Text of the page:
Amend, Jan

Professor of Earth Sciences and Biological Sciences
The Amend Lab carries out research in microbial geochemistry with particular interests in shallow-sea hydrothermal systems, the deep subsurface biosphere, energetics of microbial metabolisms in extreme environments, novel microbial culturing techniques, the biogeochemistry of arsenic, the origin and early evolution of life, microbial processes under energy limiting conditions, thermodynamic properties of biomolecules at elevated temperatures, and astrobiology.
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E-mail: janamend@usc.edu
Phone: (213) 740-0652
Office: ACB 304

Capone, Douglas

William and Julie Wrigley Chair in Environmental Studies and Professor of Biological Sciences
Douglas G. Capone received his Ph.D. in Oceanography from the Rosenstiel School of Marine and Atmospheric Sciences of the University of Miami (Fl) in 1978. He joined the faculty of the Marine Sciences Research Center of Stony Brook University (NY) in 1979 and the Center for Environmental Science of the University of Maryland in 1987. Since 1999, he has held the Wrigley Chair of Environmental Biology at the University of Southern California and is currently Chair of the Department of Biological Sciences. He is a Fellow of the American Academy of Microbiology and the American Association for the Advancement of Science. His research focuses on the role and importance of marine microbes in major biogeochemical cycles, particularly those of nitrogen and carbon, both from the perspective of the fundamental ecology of these ecosystems and their physical, chemical and biotic factors controls.
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E-mail: capone@usc.edu
Phone: (213) 740-2772
Office: AHF 246

Caron, David

USC Associates Captain Allan Hancock Chair in Marine Science and Professor of Biological Sciences
David A Caron is a Professor in the Marine Environmental Biology section of the Department of Biological Sciences at the University of Southern California. He has degrees in Microbiology (B.S.) and Oceanography (M.S.) from the University of Rhode Island, and in Biological Oceanography (Ph.D.) conferred jointly by Massachusetts Institute of Technology and Woods Hole Oceanographic Institution. His research interests involve marine and freshwater microbial ecology.
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E-mail: dcaron@usc.edu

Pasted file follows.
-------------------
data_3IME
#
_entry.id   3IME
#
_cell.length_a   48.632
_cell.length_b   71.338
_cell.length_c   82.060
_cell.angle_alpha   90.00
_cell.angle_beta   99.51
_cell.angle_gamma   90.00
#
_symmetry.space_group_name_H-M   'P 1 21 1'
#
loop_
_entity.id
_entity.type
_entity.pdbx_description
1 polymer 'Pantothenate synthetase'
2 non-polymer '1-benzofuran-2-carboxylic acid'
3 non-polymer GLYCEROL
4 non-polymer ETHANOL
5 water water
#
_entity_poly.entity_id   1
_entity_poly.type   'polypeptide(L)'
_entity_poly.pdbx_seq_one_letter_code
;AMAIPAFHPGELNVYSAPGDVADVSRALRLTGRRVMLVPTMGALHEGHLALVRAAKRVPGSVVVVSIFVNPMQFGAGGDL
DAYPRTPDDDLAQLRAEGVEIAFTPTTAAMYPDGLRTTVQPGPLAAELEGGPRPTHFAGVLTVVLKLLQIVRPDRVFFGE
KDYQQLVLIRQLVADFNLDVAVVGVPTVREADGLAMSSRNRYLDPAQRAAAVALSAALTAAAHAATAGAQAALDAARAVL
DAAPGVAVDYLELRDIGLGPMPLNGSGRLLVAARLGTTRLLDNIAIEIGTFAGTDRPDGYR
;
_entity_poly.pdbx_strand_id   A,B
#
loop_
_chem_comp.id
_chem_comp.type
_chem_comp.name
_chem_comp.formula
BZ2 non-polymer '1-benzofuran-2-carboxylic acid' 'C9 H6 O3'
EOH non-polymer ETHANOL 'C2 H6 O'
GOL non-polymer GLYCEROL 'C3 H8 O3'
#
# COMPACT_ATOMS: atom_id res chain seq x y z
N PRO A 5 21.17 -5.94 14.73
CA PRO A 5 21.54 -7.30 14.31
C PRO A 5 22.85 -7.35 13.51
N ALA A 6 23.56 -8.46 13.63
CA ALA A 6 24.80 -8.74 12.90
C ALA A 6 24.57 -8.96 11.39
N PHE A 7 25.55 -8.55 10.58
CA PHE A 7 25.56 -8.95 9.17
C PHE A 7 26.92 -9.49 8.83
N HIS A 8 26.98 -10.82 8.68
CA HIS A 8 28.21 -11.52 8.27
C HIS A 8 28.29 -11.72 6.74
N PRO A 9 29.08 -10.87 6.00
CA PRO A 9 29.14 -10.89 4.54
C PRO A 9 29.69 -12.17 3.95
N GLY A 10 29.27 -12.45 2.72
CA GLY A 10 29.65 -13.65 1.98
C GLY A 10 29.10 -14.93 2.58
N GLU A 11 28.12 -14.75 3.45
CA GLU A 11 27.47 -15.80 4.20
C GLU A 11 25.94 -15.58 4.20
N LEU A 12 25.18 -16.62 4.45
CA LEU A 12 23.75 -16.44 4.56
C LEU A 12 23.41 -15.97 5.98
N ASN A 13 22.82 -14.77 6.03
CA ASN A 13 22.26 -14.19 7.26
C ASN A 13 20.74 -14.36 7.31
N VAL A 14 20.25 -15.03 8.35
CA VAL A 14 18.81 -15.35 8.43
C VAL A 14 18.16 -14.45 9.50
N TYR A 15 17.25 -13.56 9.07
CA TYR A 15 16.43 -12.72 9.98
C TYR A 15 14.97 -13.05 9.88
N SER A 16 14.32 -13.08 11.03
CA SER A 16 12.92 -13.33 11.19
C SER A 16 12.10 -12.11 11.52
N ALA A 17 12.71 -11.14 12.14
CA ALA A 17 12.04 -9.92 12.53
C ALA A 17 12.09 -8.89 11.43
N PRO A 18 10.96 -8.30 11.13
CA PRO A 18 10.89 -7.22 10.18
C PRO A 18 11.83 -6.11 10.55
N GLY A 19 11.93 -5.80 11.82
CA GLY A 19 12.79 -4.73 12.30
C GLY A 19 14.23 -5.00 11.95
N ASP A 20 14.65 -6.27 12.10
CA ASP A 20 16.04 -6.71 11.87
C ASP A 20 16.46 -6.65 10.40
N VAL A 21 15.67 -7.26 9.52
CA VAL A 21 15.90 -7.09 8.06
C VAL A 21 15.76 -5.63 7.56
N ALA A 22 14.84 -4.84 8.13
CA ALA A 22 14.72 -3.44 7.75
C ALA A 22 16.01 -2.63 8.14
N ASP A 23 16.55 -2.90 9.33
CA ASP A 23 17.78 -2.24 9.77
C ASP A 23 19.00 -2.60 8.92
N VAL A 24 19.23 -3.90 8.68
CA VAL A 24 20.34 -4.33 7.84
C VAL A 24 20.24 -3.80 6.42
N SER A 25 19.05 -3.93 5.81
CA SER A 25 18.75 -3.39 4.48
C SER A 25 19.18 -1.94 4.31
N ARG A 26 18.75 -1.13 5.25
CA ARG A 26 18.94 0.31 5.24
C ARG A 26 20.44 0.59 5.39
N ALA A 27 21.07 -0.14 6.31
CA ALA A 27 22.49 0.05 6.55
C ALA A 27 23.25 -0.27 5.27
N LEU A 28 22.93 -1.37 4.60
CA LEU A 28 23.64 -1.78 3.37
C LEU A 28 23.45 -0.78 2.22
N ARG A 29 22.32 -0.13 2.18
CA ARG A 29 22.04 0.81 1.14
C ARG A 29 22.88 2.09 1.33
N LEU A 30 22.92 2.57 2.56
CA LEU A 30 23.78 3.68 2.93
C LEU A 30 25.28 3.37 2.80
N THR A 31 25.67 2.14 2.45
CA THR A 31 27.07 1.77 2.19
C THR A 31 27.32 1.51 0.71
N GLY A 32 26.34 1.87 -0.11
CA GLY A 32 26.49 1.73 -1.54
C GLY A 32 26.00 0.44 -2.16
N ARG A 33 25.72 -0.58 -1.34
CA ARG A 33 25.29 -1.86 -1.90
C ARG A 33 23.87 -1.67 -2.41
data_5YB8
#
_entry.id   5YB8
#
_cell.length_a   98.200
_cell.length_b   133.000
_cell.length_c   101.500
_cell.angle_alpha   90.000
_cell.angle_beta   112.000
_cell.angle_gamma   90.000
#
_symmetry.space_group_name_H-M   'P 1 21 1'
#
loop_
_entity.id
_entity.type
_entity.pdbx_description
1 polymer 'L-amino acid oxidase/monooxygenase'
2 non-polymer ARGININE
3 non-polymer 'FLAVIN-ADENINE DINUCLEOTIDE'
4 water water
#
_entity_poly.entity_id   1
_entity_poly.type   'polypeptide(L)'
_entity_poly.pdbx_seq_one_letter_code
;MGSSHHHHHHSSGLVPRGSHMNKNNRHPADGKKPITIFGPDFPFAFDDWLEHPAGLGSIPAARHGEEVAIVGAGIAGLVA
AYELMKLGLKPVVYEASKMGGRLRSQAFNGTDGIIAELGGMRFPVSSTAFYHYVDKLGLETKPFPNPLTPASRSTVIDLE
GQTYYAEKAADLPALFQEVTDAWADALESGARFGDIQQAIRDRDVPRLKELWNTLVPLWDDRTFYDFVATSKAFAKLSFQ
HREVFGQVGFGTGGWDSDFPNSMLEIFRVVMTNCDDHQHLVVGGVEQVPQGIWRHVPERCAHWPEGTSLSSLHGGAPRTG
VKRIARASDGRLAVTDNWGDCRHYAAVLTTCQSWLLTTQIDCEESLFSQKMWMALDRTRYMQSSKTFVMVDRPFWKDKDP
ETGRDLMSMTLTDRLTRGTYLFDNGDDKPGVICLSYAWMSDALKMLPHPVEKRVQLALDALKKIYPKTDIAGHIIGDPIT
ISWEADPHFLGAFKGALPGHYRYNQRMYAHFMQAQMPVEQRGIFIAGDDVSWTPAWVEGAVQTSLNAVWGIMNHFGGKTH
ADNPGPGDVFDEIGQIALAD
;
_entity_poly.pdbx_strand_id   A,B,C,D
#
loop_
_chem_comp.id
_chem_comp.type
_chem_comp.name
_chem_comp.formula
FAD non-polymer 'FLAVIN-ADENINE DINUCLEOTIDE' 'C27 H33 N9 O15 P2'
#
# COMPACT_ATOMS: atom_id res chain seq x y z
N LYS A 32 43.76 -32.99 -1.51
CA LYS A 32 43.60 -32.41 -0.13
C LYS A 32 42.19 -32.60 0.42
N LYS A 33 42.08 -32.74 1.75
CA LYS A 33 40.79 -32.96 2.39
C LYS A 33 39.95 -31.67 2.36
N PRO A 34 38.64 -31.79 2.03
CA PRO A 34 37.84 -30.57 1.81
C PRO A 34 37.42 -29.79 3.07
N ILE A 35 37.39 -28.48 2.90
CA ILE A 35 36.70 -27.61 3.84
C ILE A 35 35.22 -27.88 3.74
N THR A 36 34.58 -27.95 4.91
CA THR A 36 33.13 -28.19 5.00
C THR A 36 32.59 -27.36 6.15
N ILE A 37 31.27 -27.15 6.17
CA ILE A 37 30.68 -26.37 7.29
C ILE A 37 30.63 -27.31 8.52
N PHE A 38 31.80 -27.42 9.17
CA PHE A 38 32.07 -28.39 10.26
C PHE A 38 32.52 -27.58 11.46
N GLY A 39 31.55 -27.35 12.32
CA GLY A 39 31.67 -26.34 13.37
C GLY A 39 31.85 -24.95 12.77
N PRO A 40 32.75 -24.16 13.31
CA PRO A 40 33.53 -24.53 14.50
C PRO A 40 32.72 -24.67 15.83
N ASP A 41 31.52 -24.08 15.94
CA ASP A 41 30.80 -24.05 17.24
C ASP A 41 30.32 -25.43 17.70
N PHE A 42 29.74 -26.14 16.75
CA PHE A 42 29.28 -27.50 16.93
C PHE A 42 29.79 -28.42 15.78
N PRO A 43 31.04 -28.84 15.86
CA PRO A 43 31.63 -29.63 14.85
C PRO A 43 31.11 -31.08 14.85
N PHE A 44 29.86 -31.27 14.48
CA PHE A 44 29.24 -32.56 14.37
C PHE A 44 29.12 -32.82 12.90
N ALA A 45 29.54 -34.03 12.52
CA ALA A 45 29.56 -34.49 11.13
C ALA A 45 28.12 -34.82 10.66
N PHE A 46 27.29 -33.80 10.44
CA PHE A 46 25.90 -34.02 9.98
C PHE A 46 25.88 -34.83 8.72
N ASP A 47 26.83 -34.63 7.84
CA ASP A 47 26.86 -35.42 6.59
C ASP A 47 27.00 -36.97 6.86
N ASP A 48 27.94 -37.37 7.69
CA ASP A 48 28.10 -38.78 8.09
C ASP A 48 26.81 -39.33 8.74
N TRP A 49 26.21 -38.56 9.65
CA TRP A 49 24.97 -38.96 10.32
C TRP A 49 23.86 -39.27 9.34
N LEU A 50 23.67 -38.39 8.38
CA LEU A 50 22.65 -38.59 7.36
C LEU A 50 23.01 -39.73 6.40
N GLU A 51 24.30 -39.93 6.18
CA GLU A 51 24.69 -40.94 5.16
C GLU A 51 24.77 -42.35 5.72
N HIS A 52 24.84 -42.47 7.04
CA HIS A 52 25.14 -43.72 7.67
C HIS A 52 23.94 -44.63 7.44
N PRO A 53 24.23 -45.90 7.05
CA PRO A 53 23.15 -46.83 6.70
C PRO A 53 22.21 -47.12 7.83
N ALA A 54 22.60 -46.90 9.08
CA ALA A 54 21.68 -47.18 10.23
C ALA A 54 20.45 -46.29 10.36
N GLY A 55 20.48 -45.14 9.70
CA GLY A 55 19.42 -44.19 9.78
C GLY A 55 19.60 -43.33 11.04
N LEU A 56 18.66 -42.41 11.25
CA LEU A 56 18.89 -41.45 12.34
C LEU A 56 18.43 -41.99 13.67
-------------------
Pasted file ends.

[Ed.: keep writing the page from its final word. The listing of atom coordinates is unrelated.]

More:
Phone: (213) 740-0203
Office: AHF 301

Edmands, Suzanne

Professor of Biological Sciences
The Edmands Lab studies conservation, population and evolutionary genetics using a combination of fieldwork, molecular genetic analyses and controlled breeding programs. Much of our current work involves using the tidepool copepod Tigriopus californicus as a model for understanding the genetic basis of fundamental biological processes including reproductive isolation, environmental stress tolerance and aging. Our lab also studies temporal and spatial genetic variation in organisms of concern for conservation and management, including current work on genetics and evolution of the island fox.
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E-mail: sedmands@usc.edu
Phone: (213) 740-5548
Office: AHF 130

Fuhrman, Jed

McCulloch-Crosby Chair in Marine Biology and Professor of Biological Sciences
Professor Fuhrman researches the roles of microorganisms in natural marine ecosystems and the cycling of matter in the ocean, from the microscopic scale to the global scale. He also measures human pathogenic viruses at recreational beaches as a potential health hazard, and works on innovative ways to make such measurements relatively easy and inexpensive.
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E-mail: fuhrman@usc.edu
Phone: (213) 740-5757
Office: AHF 211

Gracey, Andrew

Associate Professor of Biological Sciences
The primary focus of Andrew Gracey’s research is to understand the effect of factors such as temperature, oxygen concentration, and salinity on the physiological processes of animals, and how these organism-environment interactions affect performance, survival and distribution. His studies explore the nature of adaptive responses and the evolutionary development of stress tolerance in a range of species spanning multiple phyla, including freshwater and marine fish, nematode worms, bivalve mollusks and hibernating mammals.
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E-mail: gracey@usc.edu
Phone: (213) 740-2288
Office: AHF 107

Guzman, Melissa

Gabilan Assistant Professor of Biological Sciences
Melissa Guzman leads the Ecological Data Science lab at USC. In our lab we focus on developing statistical and computational tools that enable us to accurately estimate changes in biodiversity. Our research crosses the disciplinary divide of community ecology, statistics and conservation biology. This work involves combining theoretical models, statistical methods, and empirical studies.
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E-mail: guzmanur@usc.edu

Heidelberg, John

Professor of Biological Sciences and Environmental Studies
Dr. John Heidelberg’s research interests are the field of microbial genomics. Specifically, he is studying the metabolic potential of the common and abundant marine bacteria by sequencing these organisms’ DNA. Because we are unable to bring the vast majority of bacteria into a pure culture, we are unable to use more common microbiological techniques to study these uncultured bacteria. Therefore, Dr. Heidelberg employs on of the newest DNA sequencers to look at the genomes of these bacteria without the need of first growing the bacteria in pure culture.
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E-mail: jheidelb@usc.edu
Phone: (213) 740-5791

Hutchins, David

Professor and George and Louise Kawamoto Chair of Biological Sciences